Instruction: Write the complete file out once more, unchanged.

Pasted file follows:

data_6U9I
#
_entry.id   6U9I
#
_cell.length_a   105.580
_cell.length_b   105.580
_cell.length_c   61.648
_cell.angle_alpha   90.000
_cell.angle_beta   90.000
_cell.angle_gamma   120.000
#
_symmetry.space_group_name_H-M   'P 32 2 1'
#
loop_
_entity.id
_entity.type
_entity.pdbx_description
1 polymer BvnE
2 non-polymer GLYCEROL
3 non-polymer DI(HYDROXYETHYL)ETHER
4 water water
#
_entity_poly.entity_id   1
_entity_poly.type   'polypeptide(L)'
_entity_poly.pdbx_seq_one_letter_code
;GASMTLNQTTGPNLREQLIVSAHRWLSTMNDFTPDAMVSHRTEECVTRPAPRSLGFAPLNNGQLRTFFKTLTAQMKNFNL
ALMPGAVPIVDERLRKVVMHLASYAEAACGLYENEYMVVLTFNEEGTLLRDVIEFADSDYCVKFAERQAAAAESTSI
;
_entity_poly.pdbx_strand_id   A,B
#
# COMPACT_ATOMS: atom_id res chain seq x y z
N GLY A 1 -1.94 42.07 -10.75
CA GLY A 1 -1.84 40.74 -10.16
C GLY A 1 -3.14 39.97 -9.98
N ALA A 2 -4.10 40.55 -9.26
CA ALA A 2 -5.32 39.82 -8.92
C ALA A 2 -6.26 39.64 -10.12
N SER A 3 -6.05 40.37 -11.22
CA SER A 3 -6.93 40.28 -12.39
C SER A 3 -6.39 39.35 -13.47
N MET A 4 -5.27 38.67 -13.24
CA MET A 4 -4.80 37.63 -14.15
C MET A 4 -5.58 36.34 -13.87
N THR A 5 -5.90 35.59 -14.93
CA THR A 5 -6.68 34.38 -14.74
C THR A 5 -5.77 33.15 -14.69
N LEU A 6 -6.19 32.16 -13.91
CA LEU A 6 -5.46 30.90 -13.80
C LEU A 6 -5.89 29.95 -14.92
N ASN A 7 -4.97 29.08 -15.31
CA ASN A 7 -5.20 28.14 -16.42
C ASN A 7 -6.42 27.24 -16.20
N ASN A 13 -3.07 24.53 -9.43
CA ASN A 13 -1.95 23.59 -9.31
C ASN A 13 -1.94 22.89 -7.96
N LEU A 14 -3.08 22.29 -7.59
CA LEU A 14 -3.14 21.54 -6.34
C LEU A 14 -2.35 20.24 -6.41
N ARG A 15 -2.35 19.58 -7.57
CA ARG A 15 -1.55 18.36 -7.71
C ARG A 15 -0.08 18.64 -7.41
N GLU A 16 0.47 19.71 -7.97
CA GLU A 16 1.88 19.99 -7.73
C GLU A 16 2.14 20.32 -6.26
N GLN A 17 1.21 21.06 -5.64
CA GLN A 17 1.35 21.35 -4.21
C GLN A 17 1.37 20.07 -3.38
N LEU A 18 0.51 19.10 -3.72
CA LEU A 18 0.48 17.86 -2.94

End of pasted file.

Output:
data_6U9I
#
_entry.id   6U9I
#
_cell.length_a   105.580
_cell.length_b   105.580
_cell.length_c   61.648
_cell.angle_alpha   90.000
_cell.angle_beta   90.000
_cell.angle_gamma   120.000
#
_symmetry.space_group_name_H-M   'P 32 2 1'
#
loop_
_entity.id
_entity.type
_entity.pdbx_description
1 polymer BvnE
2 non-polymer GLYCEROL
3 non-polymer DI(HYDROXYETHYL)ETHER
4 water water
#
_entity_poly.entity_id   1
_entity_poly.type   'polypeptide(L)'
_entity_poly.pdbx_seq_one_letter_code
;GASMTLNQTTGPNLREQLIVSAHRWLSTMNDFTPDAMVSHRTEECVTRPAPRSLGFAPLNNGQLRTFFKTLTAQMKNFNL
ALMPGAVPIVDERLRKVVMHLASYAEAACGLYENEYMVVLTFNEEGTLLRDVIEFADSDYCVKFAERQAAAAESTSI
;
_entity_poly.pdbx_strand_id   A,B
#
# COMPACT_ATOMS: atom_id res chain seq x y z
N GLY A 1 -1.94 42.07 -10.75
CA GLY A 1 -1.84 40.74 -10.16
C GLY A 1 -3.14 39.97 -9.98
N ALA A 2 -4.10 40.55 -9.26
CA ALA A 2 -5.32 39.82 -8.92
C ALA A 2 -6.26 39.64 -10.12
N SER A 3 -6.05 40.37 -11.22
CA SER A 3 -6.93 40.28 -12.39
C SER A 3 -6.39 39.35 -13.47
N MET A 4 -5.27 38.67 -13.24
CA MET A 4 -4.80 37.63 -14.15
C MET A 4 -5.58 36.34 -13.87
N THR A 5 -5.90 35.59 -14.93
CA THR A 5 -6.68 34.38 -14.74
C THR A 5 -5.77 33.15 -14.69
N LEU A 6 -6.19 32.16 -13.91
CA LEU A 6 -5.46 30.90 -13.80
C LEU A 6 -5.89 29.95 -14.92
N ASN A 7 -4.97 29.08 -15.31
CA ASN A 7 -5.20 28.14 -16.42
C ASN A 7 -6.42 27.24 -16.20
N ASN A 13 -3.07 24.53 -9.43
CA ASN A 13 -1.95 23.59 -9.31
C ASN A 13 -1.94 22.89 -7.96
N LEU A 14 -3.08 22.29 -7.59
CA LEU A 14 -3.14 21.54 -6.34
C LEU A 14 -2.35 20.24 -6.41
N ARG A 15 -2.35 19.58 -7.57
CA ARG A 15 -1.55 18.36 -7.71
C ARG A 15 -0.08 18.64 -7.41
N GLU A 16 0.47 19.71 -7.97
CA GLU A 16 1.88 19.99 -7.73
C GLU A 16 2.14 20.32 -6.26
N GLN A 17 1.21 21.06 -5.64
CA GLN A 17 1.35 21.35 -4.21
C GLN A 17 1.37 20.07 -3.38
N LEU A 18 0.51 19.10 -3.72
CA LEU A 18 0.48 17.86 -2.94